Moving to the right, we see the original farmhouse sink. It’s nice and big and I use the drainboard all the time for drying dishes or fermenting kombucha (we use the method of bottling the brewed kombucha with juice and letting ferment an additional two days to get a strong fizz). You might be thinking that the fabric skirt is kind of crazy, and you’d be right. But, I think it does a good job of unifying the white sink, cream cabinets, different shade of cream walls, red formica countertop, mint green backsplash, white fridge, black stove, and brownish greenish peel and stick linoleum tiles. Did I mention that the counters in the butler’s pantry are gray and the cabinets are a warm natural wood? Woah, doggy! I used three-inch wide heavy-duty velcro (one side is sticky and one side is not) on the underside of the sink. I attached the sticky side to the cast iron sink and sewed the non-sticky side to the gathered fabric. That way the skirt is removable for laundering. I have no idea if that is the way sink skirts are supposed to be attached, but it works! Also, using velcro gives you a bit of play to make sure the hem doesn’t drag on the floor. There is a linen envelope on the wall where I put the recipes I’ve printed out for each two-week meal plan. And, on top of the fridge you can see a yellow ribbon; that’s our Good Eater Award that we present with great fanfare to a child who might need a bit of encouragement with dinner.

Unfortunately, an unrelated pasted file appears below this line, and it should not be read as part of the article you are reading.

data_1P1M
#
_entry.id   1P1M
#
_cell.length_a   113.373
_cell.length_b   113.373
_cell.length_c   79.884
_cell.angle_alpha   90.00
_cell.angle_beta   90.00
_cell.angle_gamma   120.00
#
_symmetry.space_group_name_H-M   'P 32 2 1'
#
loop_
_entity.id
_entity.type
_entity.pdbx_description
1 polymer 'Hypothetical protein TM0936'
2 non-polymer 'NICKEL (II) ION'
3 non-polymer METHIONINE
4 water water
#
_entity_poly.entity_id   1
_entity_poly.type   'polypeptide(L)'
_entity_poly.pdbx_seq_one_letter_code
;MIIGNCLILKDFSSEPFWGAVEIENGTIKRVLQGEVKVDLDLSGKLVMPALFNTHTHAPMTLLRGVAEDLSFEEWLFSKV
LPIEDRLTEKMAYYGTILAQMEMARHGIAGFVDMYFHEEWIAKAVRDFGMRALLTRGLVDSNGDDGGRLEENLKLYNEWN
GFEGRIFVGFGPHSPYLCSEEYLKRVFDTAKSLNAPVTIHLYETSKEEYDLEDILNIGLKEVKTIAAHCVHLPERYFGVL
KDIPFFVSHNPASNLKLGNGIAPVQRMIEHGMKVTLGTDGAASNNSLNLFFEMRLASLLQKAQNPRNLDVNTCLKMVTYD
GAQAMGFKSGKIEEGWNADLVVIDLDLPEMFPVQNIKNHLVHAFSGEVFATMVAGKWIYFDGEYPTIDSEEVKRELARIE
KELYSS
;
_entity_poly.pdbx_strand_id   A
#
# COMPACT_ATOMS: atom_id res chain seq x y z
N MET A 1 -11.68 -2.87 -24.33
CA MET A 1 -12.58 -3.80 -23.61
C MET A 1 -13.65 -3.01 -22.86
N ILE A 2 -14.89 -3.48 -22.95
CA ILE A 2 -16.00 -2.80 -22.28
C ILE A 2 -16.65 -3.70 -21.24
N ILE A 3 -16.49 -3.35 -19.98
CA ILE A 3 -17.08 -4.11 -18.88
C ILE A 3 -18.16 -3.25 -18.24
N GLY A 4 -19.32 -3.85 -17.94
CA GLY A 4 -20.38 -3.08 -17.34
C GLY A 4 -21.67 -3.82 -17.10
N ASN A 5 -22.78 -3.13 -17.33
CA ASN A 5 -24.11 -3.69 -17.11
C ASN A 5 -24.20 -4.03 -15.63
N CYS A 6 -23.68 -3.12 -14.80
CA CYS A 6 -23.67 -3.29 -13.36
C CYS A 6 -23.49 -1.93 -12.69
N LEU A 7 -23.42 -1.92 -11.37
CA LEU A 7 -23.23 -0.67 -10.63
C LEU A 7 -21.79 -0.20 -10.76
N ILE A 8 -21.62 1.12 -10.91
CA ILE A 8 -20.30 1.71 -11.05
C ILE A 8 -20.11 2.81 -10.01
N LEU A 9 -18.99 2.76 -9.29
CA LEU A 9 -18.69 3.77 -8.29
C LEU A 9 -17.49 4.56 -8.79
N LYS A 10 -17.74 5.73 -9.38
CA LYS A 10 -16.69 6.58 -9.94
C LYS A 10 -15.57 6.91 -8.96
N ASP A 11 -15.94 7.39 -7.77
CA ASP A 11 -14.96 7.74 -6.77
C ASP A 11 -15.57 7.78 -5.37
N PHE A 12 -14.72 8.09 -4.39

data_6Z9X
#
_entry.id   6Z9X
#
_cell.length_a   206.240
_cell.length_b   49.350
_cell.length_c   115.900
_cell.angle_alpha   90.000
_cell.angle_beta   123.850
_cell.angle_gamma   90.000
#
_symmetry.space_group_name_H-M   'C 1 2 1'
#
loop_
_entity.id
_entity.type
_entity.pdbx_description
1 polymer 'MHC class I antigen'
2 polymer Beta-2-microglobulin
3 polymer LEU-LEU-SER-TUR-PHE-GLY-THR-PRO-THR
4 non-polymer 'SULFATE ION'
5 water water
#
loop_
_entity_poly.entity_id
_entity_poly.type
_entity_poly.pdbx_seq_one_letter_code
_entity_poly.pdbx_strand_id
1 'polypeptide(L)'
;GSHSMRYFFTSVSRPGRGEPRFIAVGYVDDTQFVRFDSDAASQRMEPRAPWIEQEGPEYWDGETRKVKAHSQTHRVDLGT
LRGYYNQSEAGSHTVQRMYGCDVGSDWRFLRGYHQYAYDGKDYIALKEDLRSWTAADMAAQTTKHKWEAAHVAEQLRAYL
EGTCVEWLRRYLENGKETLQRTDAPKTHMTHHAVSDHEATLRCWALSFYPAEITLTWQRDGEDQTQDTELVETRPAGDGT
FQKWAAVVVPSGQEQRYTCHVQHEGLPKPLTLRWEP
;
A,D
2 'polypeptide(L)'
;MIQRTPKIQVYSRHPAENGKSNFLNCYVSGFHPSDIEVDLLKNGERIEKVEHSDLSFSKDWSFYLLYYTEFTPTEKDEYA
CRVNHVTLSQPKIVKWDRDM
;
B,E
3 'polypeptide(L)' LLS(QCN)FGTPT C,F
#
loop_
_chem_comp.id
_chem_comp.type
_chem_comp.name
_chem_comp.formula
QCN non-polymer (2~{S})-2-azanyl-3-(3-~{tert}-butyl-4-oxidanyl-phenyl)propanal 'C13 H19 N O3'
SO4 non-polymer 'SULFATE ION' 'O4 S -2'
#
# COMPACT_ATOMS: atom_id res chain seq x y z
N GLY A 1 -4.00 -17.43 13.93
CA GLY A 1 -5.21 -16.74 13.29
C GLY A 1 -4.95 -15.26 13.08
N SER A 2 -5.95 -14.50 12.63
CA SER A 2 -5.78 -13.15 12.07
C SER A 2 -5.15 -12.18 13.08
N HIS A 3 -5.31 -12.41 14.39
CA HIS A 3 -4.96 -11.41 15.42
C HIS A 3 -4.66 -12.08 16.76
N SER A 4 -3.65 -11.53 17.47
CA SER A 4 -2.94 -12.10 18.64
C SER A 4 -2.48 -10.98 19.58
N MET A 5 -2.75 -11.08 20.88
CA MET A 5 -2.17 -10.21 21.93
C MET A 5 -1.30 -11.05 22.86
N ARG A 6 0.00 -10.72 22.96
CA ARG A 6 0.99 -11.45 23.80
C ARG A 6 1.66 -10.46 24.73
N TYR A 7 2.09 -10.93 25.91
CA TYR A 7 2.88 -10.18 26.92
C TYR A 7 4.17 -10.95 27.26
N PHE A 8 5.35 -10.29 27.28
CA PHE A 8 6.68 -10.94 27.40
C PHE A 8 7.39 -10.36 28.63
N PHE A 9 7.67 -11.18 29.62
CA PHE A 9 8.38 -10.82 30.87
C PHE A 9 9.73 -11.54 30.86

There’s my good eater now! She helps Daddy with Pizza Fridays. That’s our pizza dough, which is also our bread dough, that we soak and prepare in bulk and freeze in plastic baggies. We just thaw out one dough the night before and then roll it out after a few hours of rising in the bag that afternoon. Adele is working the dough on our portable dishwasher, which just wheels over to the sink when it’s time to run it.